Fig. 3
figure 3

Spatial distribution of overall malaria prevalence in Banmauk in 2016–2018

Interestingly, there was apparent clustering of the severe cases in 2017, with most of them (31.7%) originating from villages within 5 km of the Banmauk town center (Fig. 4). The distribution of severe cases was disproportionate to the overall malaria distribution during 2016 and 2017, as many of the severe cases were from low risk subcenters. In addition, another cluster of severe cases (28.3%) was from an area about 20 km southeast of the town (Fig. 4). These two areas were conducive for malaria transmission with forest backgrounds and clustered gold mines.

Fig. 4
figure 4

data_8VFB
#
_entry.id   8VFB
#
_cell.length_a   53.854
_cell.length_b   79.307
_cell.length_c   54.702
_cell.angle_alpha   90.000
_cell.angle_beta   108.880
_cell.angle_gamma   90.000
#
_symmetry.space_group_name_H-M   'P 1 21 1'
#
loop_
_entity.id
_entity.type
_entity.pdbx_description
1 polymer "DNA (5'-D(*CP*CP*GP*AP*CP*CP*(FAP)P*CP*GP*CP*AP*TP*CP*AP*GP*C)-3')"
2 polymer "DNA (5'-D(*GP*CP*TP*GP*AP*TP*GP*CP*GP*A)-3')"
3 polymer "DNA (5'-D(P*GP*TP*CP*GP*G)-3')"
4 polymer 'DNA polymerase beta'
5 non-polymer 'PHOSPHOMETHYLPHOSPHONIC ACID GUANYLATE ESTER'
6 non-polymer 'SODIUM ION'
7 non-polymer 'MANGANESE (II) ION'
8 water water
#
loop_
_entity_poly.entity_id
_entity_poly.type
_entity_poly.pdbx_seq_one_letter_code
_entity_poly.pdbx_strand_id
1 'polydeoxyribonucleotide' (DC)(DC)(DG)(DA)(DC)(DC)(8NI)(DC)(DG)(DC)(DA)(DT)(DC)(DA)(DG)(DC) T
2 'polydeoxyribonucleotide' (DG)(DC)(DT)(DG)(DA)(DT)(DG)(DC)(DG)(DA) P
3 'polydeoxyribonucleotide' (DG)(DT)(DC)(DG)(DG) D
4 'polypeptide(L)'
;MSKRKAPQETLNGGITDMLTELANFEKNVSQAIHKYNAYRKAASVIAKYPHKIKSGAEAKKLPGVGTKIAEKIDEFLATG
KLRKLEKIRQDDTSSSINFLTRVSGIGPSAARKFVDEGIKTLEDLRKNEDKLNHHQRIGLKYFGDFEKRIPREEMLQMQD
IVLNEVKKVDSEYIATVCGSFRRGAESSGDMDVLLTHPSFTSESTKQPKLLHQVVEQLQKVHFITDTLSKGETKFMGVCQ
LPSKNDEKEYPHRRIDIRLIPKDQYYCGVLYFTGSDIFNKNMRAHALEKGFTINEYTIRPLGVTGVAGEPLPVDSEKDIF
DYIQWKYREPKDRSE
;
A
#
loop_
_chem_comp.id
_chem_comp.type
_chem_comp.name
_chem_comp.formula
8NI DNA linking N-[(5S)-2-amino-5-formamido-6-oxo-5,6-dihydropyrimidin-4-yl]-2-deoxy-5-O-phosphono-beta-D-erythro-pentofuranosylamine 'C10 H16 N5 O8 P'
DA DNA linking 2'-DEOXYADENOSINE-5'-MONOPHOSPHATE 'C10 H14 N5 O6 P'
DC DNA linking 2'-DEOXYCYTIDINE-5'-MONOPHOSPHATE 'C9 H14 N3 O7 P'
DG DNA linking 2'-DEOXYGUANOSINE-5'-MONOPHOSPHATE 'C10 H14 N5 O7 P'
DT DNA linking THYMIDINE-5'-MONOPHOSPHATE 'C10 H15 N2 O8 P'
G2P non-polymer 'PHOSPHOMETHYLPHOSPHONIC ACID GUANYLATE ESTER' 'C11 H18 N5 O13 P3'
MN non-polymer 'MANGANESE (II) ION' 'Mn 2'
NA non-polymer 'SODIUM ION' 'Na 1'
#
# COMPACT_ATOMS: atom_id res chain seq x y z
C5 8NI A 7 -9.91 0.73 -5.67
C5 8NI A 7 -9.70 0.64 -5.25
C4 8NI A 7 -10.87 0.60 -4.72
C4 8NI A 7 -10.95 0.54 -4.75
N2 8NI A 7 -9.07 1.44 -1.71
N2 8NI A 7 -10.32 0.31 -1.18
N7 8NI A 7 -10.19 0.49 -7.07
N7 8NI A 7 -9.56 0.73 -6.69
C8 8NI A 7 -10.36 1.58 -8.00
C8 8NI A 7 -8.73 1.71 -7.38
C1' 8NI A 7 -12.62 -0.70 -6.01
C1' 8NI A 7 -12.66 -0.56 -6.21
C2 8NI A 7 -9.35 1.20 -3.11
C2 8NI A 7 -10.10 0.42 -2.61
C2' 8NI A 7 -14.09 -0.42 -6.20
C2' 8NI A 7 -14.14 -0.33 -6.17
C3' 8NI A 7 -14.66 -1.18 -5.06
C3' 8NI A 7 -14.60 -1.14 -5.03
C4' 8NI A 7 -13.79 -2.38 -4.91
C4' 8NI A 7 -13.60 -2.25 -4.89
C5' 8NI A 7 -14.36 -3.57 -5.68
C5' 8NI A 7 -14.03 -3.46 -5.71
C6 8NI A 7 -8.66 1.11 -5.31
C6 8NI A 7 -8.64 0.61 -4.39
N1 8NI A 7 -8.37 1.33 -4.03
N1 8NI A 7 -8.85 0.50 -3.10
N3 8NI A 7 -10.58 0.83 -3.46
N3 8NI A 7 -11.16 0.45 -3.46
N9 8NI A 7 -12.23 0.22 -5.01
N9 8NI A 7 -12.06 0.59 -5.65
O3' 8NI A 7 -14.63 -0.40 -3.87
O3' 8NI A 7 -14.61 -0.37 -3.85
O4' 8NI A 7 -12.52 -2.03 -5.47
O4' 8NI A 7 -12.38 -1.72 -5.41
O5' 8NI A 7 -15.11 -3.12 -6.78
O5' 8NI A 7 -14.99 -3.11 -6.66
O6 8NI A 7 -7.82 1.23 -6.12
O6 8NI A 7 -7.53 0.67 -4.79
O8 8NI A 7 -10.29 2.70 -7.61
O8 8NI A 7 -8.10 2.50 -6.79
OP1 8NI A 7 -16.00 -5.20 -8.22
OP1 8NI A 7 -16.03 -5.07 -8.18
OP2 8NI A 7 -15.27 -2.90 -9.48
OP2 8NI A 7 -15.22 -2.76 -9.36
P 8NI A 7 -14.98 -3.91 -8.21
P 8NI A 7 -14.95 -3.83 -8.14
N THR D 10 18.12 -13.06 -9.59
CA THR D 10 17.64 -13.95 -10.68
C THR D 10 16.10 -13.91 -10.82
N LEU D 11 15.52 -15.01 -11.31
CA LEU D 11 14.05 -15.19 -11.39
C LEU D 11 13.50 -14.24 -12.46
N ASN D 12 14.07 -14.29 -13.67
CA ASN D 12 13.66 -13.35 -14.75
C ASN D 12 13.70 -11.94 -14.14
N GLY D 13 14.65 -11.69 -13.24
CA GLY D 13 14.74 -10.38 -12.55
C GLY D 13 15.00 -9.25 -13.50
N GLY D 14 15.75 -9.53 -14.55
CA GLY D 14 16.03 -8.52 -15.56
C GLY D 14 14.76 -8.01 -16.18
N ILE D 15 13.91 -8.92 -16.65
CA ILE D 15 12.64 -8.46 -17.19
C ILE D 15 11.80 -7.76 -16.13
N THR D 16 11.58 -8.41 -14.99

Spatial distribution of P. falciparum in Banmauk 2016–2018. The cluster of P. falciparum is highlighted by a circle

Scan statistics identified separate, partially overlapping clusters of P. falciparum, P. vivax, and severe malaria cases at different points in time (Figs. 5, 6 and 4). P. falciparum cases clustered in the Western portion of the township from June through October 2017 (relative risk (RR) of 5.20). A cluster of P. vivax cases was also found during the same time period but in the Southeastern portion of the township (RR of 5.09). Finally, a cluster of severe malaria cases was identified in the eastern portion of the township (overlapping the P. vivax cluster) from September 2016 through October 2017 (RR of 17.08).

Fig. 5
figure 5

Spatial distribution of P. vivax in Banmauk 2016–2018. The cluster of P. vivax is highlighted by a circle

Fig. 6
figure 6